When the man dropped a passenger’s bag and is upbraided, Sam intervenes: This man is a doctor; you ought to be carrying his bags, he tells the furious white. Sam is fired. Though Lucretia is pregnant, Sam tells her he must leave town to seek work.

Lucretia becomes a maid. The years that follow Yayabring two more tragic affairs, one with the white son of her employers, and two more children. She almost marries Harper Edwards (John Earl Jelks), an evangelical preacher working as a miner who is about to get his own church. When he discovers the young mother he wants to wed is not a widow, he becomes distraught about her sin. He rapes and abandons her, and his preaching career.

But Gremmar bequeaths a truly religious soul to her family. Sunday afternoon at home presided over by Milton — the erstwhile preacher Edwards’ son — turns into an animated Bible reading and gospel singing revival meeting led by the charismatic Reverend Mosely (Harvy Blanks).

I have walked the straight and narrow path, ignored temptation along the way, Gremmar shouts, as in flashbacks she thinks about her lovers. There is no contradiction. Leslie Lee says the play is semi-autobiographical, inspired by his own conflicted feelings toward his grandmother, who had children by several men.

This season, New York’s Signature Theatre, which focuses on particular playwrights or groups of playwrights, is highlighting the NEC. The other works in its series will be Home (1979) by Samm-Art Williams, about a man who leaves his family’s farm in North Carolina in the 1950’s to seek refuge and prosperity in the North. He moves from adolescence to adulthood through the Vietnam War and Civil Rights eras.

Zooman and the Sign (1980) by Charles Fuller is about the effect of violence on a family and community. The family is terrorised by the violent Zooman, while the neighbours refuse to act.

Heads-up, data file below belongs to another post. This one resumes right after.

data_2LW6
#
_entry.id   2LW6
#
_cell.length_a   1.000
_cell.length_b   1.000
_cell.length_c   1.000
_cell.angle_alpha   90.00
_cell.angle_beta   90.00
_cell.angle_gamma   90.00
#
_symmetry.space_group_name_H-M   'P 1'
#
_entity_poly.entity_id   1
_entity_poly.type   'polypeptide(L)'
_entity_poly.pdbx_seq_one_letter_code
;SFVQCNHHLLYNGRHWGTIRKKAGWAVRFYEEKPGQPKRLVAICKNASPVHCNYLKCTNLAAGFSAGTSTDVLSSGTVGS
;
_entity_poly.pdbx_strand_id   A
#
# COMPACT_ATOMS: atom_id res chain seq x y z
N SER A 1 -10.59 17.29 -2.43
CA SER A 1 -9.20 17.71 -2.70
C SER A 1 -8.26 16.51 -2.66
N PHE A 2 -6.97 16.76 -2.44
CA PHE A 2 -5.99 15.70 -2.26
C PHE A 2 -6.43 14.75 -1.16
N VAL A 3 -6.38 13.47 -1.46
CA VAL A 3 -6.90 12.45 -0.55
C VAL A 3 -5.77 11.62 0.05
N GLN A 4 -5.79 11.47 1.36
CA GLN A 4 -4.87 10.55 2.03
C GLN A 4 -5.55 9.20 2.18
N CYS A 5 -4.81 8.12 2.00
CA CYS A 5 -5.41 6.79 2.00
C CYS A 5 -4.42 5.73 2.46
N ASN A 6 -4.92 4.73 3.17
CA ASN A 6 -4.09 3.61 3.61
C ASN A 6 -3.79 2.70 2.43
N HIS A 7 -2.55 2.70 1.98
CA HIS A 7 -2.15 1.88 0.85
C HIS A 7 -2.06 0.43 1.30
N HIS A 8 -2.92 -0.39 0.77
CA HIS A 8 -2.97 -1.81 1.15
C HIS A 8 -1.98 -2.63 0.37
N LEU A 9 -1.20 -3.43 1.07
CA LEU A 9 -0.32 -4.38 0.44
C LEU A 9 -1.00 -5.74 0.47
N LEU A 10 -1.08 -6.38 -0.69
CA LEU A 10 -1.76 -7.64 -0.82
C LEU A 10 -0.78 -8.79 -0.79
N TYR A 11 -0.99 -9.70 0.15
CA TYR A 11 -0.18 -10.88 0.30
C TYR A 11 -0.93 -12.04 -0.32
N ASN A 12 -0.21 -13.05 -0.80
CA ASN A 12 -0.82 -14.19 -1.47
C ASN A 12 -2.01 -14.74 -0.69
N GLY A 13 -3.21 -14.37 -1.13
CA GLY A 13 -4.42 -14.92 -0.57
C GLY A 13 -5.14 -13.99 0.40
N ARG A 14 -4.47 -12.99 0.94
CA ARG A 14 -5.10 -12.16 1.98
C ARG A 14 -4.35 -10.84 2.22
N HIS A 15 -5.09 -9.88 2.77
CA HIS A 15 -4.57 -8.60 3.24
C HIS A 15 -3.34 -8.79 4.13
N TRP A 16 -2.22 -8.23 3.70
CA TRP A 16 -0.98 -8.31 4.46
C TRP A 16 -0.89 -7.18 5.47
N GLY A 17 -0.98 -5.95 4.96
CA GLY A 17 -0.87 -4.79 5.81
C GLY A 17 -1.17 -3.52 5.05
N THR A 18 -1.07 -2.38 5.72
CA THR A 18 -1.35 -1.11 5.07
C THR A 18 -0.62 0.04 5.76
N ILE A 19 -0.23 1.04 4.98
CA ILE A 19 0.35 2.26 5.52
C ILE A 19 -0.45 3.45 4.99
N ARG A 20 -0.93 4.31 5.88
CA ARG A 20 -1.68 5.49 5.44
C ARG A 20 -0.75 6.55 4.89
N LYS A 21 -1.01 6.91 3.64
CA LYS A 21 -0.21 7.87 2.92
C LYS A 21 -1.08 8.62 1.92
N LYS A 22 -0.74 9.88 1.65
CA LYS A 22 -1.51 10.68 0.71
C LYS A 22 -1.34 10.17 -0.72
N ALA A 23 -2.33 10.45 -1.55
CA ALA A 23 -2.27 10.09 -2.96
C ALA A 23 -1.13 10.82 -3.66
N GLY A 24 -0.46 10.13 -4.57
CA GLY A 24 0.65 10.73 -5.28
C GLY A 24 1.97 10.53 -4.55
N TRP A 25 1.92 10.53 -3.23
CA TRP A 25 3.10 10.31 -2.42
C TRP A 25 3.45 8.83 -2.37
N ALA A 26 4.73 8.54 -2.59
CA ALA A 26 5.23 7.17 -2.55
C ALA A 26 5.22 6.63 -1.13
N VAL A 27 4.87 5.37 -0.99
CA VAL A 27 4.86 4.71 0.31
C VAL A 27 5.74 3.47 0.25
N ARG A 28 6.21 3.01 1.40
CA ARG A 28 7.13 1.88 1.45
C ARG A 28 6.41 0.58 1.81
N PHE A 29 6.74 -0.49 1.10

Charles Weldon, a singer in Hair and other musicals, became an actor member of the NEC in 1970 and was named artistic director in 2004. He says that support for black theatre waned in the late 1980s — the Ronald Reagan years — when money for the arts was cut. The big white theatres had better access and money to lobby and got the bulk of the grants.

Ironically, a funding requirement for diversity had a negative effect on the NEC. Weldon said it caused the major nonprofit companies to do one black play a season, generally in February — Black History Month.

He told IPS, The joke among black actors was if you don’t work in February, you shouldn’t be in this business. I’m sure they thought they were doing the right thing, but it took money from black theatre, which fell by the wayside. In the early 1990s, the NEC totally ran out of money.

But white theatres doing occasional black plays didn’t end the need for the NEC, Weldon said. The big theatres do just one black piece a season or they cast a black actor in a white role, he explained. And they don’t provide a home to new young black writers.

Now Weldon sees a black theatre revival. The NEC belongs to a coalition of 15 black theatres in New York. Weldon said, Plays come into my theatre every day, young writers coming out of college who give me plays. This season at the Signature Theatre, audiences will see works that highlight the best of what U.S. black theatre has produced.

Article on IPS site.